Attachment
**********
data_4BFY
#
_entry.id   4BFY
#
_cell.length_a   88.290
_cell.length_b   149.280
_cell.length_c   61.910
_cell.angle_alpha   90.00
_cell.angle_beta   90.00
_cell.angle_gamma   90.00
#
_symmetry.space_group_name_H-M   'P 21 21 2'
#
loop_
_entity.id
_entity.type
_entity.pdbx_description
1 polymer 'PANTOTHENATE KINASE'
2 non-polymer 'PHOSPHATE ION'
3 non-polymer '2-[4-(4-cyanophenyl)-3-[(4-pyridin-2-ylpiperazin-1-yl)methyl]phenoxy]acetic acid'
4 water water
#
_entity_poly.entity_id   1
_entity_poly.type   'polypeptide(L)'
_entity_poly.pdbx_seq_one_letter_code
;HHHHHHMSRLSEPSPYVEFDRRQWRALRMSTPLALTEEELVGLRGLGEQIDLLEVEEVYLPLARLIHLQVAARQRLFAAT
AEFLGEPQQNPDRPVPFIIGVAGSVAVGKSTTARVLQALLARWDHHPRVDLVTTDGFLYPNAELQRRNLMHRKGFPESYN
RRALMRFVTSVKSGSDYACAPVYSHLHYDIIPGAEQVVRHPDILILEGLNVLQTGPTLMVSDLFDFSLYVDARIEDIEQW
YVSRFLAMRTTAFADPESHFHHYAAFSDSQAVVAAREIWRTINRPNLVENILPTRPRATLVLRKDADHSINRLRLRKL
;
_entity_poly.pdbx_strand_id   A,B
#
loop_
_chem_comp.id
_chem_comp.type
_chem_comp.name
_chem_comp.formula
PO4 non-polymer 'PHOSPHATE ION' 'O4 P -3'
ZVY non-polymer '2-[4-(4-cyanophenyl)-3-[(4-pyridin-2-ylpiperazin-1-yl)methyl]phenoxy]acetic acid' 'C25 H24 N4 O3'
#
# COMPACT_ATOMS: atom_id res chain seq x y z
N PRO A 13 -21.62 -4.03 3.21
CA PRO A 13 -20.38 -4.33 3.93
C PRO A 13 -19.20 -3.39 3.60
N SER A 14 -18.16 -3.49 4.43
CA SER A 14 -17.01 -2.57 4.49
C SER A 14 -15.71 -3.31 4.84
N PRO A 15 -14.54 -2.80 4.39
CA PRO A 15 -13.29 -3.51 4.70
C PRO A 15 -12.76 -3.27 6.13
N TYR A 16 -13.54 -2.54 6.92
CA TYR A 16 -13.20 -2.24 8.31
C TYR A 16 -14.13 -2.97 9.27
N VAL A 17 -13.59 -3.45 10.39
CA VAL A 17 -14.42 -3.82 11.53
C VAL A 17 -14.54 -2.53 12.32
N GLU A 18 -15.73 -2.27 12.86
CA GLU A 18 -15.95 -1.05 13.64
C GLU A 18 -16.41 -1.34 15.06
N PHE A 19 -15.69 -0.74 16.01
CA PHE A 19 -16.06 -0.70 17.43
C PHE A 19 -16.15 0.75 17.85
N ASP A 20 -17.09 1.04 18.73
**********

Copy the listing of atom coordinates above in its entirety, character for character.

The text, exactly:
data_4BFY
#
_entry.id   4BFY
#
_cell.length_a   88.290
_cell.length_b   149.280
_cell.length_c   61.910
_cell.angle_alpha   90.00
_cell.angle_beta   90.00
_cell.angle_gamma   90.00
#
_symmetry.space_group_name_H-M   'P 21 21 2'
#
loop_
_entity.id
_entity.type
_entity.pdbx_description
1 polymer 'PANTOTHENATE KINASE'
2 non-polymer 'PHOSPHATE ION'
3 non-polymer '2-[4-(4-cyanophenyl)-3-[(4-pyridin-2-ylpiperazin-1-yl)methyl]phenoxy]acetic acid'
4 water water
#
_entity_poly.entity_id   1
_entity_poly.type   'polypeptide(L)'
_entity_poly.pdbx_seq_one_letter_code
;HHHHHHMSRLSEPSPYVEFDRRQWRALRMSTPLALTEEELVGLRGLGEQIDLLEVEEVYLPLARLIHLQVAARQRLFAAT
AEFLGEPQQNPDRPVPFIIGVAGSVAVGKSTTARVLQALLARWDHHPRVDLVTTDGFLYPNAELQRRNLMHRKGFPESYN
RRALMRFVTSVKSGSDYACAPVYSHLHYDIIPGAEQVVRHPDILILEGLNVLQTGPTLMVSDLFDFSLYVDARIEDIEQW
YVSRFLAMRTTAFADPESHFHHYAAFSDSQAVVAAREIWRTINRPNLVENILPTRPRATLVLRKDADHSINRLRLRKL
;
_entity_poly.pdbx_strand_id   A,B
#
loop_
_chem_comp.id
_chem_comp.type
_chem_comp.name
_chem_comp.formula
PO4 non-polymer 'PHOSPHATE ION' 'O4 P -3'
ZVY non-polymer '2-[4-(4-cyanophenyl)-3-[(4-pyridin-2-ylpiperazin-1-yl)methyl]phenoxy]acetic acid' 'C25 H24 N4 O3'
#
# COMPACT_ATOMS: atom_id res chain seq x y z
N PRO A 13 -21.62 -4.03 3.21
CA PRO A 13 -20.38 -4.33 3.93
C PRO A 13 -19.20 -3.39 3.60
N SER A 14 -18.16 -3.49 4.43
CA SER A 14 -17.01 -2.57 4.49
C SER A 14 -15.71 -3.31 4.84
N PRO A 15 -14.54 -2.80 4.39
CA PRO A 15 -13.29 -3.51 4.70
C PRO A 15 -12.76 -3.27 6.13
N TYR A 16 -13.54 -2.54 6.92
CA TYR A 16 -13.20 -2.24 8.31
C TYR A 16 -14.13 -2.97 9.27
N VAL A 17 -13.59 -3.45 10.39
CA VAL A 17 -14.42 -3.82 11.53
C VAL A 17 -14.54 -2.53 12.32
N GLU A 18 -15.73 -2.27 12.86
CA GLU A 18 -15.95 -1.05 13.64
C GLU A 18 -16.41 -1.34 15.06
N PHE A 19 -15.69 -0.74 16.01
CA PHE A 19 -16.06 -0.70 17.43
C PHE A 19 -16.15 0.75 17.85
N ASP A 20 -17.09 1.04 18.73